Anterior Cervical Discectomy and Fusion | Does this surgery cause more cervical spine instability and deformity?

Anterior Cervical Discectomy and Fusion complication and risks

Ross Hauser, MD

Many people come to Caring Medical because they have issues with cervical neck instability and radicular pain. It is for these reasons they have a recommendation for Anterior Cervical Discectomy and Fusion. In separate articles I discuss Cervical neck instability, and, Atlantoaxial instability, and why these conditions can send you to Anterior Cervical Discectomy and Fusion. This article will focus more on the surgical outcome of the surgery.

See our main page Prolotherapy for Neck Pain and Cervical Instability for more information about our treatments. If you have a question about cervical neck pain, you can get help and information from our Caring Medical Staff.

Anterior cervical discectomy and fusion (ACDF or sometimes anterior cervical decompression) is a cervical neck surgery that is recommended to patients that have been diagnosed with a pinched nerve in the neck that is causing pain, weakness, numbness and other symptoms of cervical radiculopathy.

At what point is fusion surgery considered “high risk”?

As I have discussed in numerous pages on this website, not only has it been shown that cervical fusion can be an inappropriate treatment for many patients, worse off, is that the fusion can do much more harm than good. One area of harm is adjacent segment disease.  This is a failed surgery condition in which the adjacent vertebrae to the fused section rapidly degenerates because of newly created surface stresses by the immobility of the fused segment.

Make no mistake, there are times where a person does need a cervical fusion. If this person suffered a severe fracture in the neck then a cervical fusion would be called for. But many times, people get cervical fusion because they have complaints that can be many times treated without the need for cervical fusion. These complaints include:

Cervical instability symptoms

In our office, on detailed physical examination, we find that many of the people who seek a consultation for the problems listed above have problems caused by ligament weakness, which causes the vertebrae to press on the nerves. This can be treated non-surgically.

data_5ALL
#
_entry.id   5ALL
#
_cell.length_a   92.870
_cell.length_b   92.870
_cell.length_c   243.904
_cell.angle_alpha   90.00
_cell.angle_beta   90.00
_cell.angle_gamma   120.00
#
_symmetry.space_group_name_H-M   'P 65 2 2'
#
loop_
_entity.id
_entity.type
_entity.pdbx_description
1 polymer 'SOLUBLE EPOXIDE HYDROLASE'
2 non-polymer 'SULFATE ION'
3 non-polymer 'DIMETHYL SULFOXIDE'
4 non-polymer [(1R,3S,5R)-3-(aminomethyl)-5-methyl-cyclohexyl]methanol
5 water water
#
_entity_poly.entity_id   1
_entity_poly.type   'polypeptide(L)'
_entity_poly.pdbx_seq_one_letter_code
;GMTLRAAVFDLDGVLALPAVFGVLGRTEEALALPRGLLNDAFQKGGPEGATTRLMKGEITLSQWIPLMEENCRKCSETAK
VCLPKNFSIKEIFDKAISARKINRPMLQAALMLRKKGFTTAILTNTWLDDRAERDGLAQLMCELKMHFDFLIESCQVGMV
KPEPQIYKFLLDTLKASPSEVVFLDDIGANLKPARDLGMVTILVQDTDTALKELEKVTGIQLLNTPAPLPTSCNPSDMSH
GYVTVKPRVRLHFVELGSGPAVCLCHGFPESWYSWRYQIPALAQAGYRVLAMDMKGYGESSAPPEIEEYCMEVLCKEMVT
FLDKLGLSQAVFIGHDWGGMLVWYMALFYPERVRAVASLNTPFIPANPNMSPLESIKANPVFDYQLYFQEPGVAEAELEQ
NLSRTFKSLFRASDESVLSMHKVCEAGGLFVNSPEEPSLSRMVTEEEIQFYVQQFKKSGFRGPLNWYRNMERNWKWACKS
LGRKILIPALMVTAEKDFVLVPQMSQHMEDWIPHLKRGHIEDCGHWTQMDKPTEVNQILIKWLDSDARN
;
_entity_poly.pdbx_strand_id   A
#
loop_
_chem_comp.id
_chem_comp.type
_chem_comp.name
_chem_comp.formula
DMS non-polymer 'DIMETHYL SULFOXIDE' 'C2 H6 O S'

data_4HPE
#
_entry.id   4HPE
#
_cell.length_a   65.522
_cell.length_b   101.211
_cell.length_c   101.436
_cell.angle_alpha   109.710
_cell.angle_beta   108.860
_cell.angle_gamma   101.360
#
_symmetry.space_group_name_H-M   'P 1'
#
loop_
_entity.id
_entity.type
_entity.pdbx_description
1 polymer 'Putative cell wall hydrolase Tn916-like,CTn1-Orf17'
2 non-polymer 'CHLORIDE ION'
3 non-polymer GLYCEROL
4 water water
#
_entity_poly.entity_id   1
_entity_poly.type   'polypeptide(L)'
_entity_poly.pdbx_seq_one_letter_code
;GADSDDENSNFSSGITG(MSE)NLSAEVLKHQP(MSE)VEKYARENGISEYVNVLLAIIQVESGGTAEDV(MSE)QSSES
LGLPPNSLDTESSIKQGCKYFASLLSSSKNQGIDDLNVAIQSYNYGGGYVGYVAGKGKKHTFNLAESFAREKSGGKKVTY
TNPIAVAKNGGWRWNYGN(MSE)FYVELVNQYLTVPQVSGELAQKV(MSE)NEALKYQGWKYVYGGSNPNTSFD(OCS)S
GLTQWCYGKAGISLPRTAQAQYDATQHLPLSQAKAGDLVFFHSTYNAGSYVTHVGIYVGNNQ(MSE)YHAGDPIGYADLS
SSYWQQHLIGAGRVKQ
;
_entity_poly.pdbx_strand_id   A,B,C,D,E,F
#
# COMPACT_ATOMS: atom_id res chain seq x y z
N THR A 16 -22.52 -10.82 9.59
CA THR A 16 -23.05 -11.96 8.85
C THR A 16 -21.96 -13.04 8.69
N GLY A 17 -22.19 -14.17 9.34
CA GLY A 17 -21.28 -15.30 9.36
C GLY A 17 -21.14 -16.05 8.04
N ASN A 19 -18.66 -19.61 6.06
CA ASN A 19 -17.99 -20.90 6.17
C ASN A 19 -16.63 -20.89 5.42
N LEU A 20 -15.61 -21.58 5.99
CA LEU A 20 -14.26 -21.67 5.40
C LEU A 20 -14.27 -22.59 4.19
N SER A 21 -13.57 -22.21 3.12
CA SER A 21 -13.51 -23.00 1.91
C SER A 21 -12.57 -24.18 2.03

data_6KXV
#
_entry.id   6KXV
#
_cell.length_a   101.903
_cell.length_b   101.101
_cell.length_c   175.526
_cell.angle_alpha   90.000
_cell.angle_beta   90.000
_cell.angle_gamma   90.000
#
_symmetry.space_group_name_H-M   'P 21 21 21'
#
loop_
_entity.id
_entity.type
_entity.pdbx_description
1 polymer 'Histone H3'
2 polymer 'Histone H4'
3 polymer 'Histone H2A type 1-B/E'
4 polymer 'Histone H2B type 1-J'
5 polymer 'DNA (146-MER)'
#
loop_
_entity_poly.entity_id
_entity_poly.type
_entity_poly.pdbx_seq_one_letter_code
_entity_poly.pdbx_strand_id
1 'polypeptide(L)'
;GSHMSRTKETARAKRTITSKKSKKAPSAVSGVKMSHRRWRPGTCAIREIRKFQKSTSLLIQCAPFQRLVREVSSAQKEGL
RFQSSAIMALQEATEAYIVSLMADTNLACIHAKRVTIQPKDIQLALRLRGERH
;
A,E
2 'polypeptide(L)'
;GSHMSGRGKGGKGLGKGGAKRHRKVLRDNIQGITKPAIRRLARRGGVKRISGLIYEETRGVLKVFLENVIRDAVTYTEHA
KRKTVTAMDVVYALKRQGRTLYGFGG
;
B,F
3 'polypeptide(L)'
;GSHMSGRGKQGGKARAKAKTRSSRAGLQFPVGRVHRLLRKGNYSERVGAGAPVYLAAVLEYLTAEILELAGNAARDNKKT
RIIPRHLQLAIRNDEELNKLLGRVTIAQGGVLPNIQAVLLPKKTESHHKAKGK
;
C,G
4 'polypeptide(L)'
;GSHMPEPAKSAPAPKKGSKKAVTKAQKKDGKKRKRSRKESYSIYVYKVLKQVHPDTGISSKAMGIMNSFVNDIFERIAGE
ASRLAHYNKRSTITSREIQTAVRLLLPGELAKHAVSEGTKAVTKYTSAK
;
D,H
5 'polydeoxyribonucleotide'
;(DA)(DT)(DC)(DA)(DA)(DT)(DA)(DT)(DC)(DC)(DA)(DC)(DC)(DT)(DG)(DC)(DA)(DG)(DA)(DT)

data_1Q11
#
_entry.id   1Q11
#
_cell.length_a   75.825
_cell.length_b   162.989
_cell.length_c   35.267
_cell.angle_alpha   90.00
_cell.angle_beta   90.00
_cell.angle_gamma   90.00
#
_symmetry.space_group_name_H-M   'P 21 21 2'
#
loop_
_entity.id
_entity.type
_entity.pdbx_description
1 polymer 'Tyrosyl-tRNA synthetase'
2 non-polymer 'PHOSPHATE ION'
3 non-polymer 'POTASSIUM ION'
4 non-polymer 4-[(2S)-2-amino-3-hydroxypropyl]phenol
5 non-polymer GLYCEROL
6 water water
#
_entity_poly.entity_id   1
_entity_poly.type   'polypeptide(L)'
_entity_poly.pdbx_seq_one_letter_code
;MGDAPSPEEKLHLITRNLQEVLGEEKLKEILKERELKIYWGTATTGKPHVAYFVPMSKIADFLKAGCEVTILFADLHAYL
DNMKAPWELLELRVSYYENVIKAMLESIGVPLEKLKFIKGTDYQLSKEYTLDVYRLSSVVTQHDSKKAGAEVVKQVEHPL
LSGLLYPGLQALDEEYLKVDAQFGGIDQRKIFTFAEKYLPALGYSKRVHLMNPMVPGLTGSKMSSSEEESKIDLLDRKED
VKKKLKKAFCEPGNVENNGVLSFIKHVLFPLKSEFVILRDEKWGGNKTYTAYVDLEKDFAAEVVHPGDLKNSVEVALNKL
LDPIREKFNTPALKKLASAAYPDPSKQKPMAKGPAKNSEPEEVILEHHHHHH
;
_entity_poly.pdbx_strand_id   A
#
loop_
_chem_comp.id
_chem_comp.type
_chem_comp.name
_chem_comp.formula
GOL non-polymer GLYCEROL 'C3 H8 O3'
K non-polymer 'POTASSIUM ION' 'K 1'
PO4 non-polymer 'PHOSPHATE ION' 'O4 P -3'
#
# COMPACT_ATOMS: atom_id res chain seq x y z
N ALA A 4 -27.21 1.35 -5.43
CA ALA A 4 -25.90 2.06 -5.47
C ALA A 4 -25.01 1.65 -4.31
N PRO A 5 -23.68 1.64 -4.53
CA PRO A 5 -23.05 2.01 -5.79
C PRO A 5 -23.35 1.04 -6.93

But if the examination does not look for ligament problems, if the examination is focused on reading the MRI, the cervical ligaments will be overlooked. Cervical fusion will be recommended. To the patient getting a surgical consultation, surgery sounds like the only answer. It is not as we will see below.

Let’s discuss the surgery.

Anterior Cervical Discectomy and Fusion Recovery

There are many lifestyle changes following Anterior cervical discectomy and fusion.

For some, these lifestyle changes will be short-term, for others long-term, for others still indefinitely or non-ending in cases of complication and the need for revision neck surgery.

After surgery:

Understanding Anterior Cervical Discectomy and Fusion surgery, risks, complications and inappropriateness.

As mentioned above, when your cervical vertebrae are fused to limit cervical instability and related symptoms, the force and energy in your neck movements are transferred to the vertebrae below the fusion and above the fusion. This is why people suffer from the same symptom at different locations a year to 3 years later. This is why many people are sent back to surgery to fuse more segments and why many get the symptoms back and they can even be worse. Let’s explore research from some of the leading universities and research hospitals that support these findings.

Within 10 years, 1 in 4 patients is at risk of clinical adjacent segment disease.

Neck Pain After Fusion

Doctors at the University of Alberta noted in the Canadian Journal of Neurological Sciences: “Cervical spine clinical adjacent segment pathology has a reported 3% annual incidence and 26% ten-year prevalence. Its pathophysiology remains controversial, whether due to mechanical stress of a fusion segment on adjacent levels or due to patient propensity to develop progressive degenerative change.”(1)